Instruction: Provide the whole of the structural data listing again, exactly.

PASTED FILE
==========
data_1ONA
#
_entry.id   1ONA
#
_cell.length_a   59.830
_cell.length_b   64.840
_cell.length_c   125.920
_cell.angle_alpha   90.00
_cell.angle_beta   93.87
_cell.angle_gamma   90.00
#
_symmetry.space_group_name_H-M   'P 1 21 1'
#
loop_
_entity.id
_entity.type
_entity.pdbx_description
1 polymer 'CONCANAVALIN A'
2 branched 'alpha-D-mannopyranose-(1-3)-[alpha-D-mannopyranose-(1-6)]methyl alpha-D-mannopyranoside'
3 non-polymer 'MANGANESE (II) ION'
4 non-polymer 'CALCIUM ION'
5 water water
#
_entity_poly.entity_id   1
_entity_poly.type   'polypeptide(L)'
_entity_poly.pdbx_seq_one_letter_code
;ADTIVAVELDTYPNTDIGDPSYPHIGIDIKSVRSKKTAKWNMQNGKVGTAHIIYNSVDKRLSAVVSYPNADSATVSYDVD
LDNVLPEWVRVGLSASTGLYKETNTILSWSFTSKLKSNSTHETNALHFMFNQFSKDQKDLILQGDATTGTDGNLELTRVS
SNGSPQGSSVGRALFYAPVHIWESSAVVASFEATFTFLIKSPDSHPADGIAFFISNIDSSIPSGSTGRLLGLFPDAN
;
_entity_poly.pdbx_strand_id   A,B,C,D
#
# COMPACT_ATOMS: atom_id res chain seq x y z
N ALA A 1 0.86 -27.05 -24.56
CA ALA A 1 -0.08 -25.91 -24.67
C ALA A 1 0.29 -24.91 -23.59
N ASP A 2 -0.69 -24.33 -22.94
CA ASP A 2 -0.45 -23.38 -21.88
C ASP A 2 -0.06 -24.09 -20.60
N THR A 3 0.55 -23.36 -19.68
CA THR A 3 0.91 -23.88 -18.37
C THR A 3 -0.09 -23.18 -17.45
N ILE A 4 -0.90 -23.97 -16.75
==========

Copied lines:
data_1ONA
#
_entry.id   1ONA
#
_cell.length_a   59.830
_cell.length_b   64.840
_cell.length_c   125.920
_cell.angle_alpha   90.00
_cell.angle_beta   93.87
_cell.angle_gamma   90.00
#
_symmetry.space_group_name_H-M   'P 1 21 1'
#
loop_
_entity.id
_entity.type
_entity.pdbx_description
1 polymer 'CONCANAVALIN A'
2 branched 'alpha-D-mannopyranose-(1-3)-[alpha-D-mannopyranose-(1-6)]methyl alpha-D-mannopyranoside'
3 non-polymer 'MANGANESE (II) ION'
4 non-polymer 'CALCIUM ION'
5 water water
#
_entity_poly.entity_id   1
_entity_poly.type   'polypeptide(L)'
_entity_poly.pdbx_seq_one_letter_code
;ADTIVAVELDTYPNTDIGDPSYPHIGIDIKSVRSKKTAKWNMQNGKVGTAHIIYNSVDKRLSAVVSYPNADSATVSYDVD
LDNVLPEWVRVGLSASTGLYKETNTILSWSFTSKLKSNSTHETNALHFMFNQFSKDQKDLILQGDATTGTDGNLELTRVS
SNGSPQGSSVGRALFYAPVHIWESSAVVASFEATFTFLIKSPDSHPADGIAFFISNIDSSIPSGSTGRLLGLFPDAN
;
_entity_poly.pdbx_strand_id   A,B,C,D
#
# COMPACT_ATOMS: atom_id res chain seq x y z
N ALA A 1 0.86 -27.05 -24.56
CA ALA A 1 -0.08 -25.91 -24.67
C ALA A 1 0.29 -24.91 -23.59
N ASP A 2 -0.69 -24.33 -22.94
CA ASP A 2 -0.45 -23.38 -21.88
C ASP A 2 -0.06 -24.09 -20.60
N THR A 3 0.55 -23.36 -19.68
CA THR A 3 0.91 -23.88 -18.37
C THR A 3 -0.09 -23.18 -17.45
N ILE A 4 -0.90 -23.97 -16.75